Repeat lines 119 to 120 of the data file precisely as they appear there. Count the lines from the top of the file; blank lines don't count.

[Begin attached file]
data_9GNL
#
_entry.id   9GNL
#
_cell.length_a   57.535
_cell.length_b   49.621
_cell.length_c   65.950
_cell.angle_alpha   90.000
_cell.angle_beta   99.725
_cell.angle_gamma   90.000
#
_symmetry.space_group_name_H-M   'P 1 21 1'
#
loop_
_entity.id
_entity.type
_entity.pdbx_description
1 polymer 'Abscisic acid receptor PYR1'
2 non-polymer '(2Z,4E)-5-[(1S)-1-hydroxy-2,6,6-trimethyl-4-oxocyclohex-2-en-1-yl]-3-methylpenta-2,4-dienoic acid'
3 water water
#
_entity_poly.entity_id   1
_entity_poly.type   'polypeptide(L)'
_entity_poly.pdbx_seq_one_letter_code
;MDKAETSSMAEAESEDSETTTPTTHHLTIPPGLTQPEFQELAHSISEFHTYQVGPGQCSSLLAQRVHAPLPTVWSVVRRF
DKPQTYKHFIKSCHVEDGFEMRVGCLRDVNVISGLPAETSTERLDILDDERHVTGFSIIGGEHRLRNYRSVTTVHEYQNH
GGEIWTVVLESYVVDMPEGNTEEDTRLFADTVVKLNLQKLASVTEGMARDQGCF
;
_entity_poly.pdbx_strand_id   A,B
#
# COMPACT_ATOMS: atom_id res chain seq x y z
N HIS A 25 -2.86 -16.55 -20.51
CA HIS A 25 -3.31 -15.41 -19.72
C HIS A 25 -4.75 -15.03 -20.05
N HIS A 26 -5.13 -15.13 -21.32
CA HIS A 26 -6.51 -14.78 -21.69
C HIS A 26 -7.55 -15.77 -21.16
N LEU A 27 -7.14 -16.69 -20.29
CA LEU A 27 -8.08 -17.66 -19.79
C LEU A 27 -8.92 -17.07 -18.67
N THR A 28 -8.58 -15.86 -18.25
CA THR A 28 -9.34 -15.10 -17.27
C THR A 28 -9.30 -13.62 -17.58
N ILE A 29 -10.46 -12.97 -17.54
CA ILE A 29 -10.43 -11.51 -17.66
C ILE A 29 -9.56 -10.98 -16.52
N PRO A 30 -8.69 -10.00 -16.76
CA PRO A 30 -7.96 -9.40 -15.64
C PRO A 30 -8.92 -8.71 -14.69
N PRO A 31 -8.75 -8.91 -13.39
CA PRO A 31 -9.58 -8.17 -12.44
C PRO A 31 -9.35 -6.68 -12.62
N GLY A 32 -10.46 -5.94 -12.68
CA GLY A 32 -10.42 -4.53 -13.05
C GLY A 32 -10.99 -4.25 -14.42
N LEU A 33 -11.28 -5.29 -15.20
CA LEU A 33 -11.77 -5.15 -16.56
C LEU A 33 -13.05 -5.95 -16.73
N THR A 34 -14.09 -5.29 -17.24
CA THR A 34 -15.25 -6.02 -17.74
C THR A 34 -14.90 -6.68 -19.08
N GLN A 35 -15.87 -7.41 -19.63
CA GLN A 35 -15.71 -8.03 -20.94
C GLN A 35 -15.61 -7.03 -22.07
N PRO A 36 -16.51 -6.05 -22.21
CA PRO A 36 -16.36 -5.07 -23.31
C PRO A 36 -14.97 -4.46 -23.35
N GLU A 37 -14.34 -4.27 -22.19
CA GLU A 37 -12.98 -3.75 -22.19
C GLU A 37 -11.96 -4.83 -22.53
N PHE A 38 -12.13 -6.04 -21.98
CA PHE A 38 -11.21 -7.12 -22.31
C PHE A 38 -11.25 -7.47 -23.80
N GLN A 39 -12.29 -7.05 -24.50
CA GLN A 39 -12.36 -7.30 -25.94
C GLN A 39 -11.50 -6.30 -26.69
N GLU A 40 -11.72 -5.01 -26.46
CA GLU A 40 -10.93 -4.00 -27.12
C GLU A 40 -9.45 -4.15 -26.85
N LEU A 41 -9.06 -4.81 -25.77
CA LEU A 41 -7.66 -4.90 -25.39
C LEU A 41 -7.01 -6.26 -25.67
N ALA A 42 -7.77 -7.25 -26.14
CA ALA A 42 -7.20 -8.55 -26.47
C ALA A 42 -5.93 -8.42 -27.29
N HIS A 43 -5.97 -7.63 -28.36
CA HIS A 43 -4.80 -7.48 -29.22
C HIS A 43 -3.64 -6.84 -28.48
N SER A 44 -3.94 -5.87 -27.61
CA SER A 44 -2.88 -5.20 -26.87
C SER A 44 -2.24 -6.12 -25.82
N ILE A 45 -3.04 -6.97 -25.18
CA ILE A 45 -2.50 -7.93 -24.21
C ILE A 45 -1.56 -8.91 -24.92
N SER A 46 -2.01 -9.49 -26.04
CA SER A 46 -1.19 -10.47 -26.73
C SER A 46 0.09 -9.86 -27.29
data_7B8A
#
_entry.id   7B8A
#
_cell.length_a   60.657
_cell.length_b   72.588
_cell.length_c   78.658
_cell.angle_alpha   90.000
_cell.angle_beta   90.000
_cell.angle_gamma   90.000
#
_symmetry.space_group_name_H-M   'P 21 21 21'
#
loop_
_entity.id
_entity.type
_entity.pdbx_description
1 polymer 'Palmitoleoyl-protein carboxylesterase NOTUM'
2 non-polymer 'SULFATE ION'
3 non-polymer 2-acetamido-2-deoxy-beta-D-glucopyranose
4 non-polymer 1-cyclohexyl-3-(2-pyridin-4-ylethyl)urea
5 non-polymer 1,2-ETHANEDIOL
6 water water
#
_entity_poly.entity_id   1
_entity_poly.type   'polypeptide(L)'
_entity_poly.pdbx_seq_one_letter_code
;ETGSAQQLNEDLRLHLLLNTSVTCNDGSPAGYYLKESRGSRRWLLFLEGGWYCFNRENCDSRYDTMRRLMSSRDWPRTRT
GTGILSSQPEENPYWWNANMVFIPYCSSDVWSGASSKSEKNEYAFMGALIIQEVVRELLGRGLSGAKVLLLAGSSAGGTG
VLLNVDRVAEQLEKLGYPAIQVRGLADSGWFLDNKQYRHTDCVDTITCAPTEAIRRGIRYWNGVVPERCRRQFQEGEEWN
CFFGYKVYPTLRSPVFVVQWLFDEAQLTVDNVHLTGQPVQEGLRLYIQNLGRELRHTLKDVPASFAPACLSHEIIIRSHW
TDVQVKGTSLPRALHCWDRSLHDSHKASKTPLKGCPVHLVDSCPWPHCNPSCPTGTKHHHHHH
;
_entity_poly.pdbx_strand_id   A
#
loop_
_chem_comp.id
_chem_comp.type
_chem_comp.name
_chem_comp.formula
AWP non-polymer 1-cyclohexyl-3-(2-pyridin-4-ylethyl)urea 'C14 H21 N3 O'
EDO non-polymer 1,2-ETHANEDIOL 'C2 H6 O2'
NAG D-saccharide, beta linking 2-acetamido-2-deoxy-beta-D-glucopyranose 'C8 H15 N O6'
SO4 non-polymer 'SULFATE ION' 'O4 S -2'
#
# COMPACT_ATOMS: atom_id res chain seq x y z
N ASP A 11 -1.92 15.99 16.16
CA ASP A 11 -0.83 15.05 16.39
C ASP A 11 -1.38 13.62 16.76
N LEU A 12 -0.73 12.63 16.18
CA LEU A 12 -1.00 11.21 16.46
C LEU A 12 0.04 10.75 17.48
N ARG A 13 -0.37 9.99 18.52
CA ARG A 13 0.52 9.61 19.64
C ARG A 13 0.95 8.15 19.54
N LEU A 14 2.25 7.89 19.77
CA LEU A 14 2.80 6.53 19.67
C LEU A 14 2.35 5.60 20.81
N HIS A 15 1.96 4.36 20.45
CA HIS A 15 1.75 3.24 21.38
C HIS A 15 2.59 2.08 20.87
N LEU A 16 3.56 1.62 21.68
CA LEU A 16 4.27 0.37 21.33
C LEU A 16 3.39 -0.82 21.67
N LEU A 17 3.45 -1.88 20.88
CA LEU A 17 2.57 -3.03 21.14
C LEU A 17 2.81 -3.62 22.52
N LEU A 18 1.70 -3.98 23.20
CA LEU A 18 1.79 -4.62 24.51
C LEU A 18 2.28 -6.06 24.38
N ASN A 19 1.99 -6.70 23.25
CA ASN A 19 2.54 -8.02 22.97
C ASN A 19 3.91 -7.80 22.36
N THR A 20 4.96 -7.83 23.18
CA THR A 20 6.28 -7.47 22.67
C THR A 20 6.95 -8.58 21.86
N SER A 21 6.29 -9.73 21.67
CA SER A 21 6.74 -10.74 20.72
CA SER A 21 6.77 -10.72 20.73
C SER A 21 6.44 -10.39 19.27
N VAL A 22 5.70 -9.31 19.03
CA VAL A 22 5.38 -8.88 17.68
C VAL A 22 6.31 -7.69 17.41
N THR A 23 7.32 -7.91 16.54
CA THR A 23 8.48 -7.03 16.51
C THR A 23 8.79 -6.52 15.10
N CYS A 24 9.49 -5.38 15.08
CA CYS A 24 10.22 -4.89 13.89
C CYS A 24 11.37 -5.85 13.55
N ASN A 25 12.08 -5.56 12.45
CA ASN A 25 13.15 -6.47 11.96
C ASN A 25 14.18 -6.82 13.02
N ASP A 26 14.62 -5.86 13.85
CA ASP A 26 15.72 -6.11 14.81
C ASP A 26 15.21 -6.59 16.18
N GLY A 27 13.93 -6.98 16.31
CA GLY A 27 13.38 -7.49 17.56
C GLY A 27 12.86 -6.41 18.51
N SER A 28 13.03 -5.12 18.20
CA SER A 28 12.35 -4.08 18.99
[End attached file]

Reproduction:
5 non-polymer 1,2-ETHANEDIOL
6 water water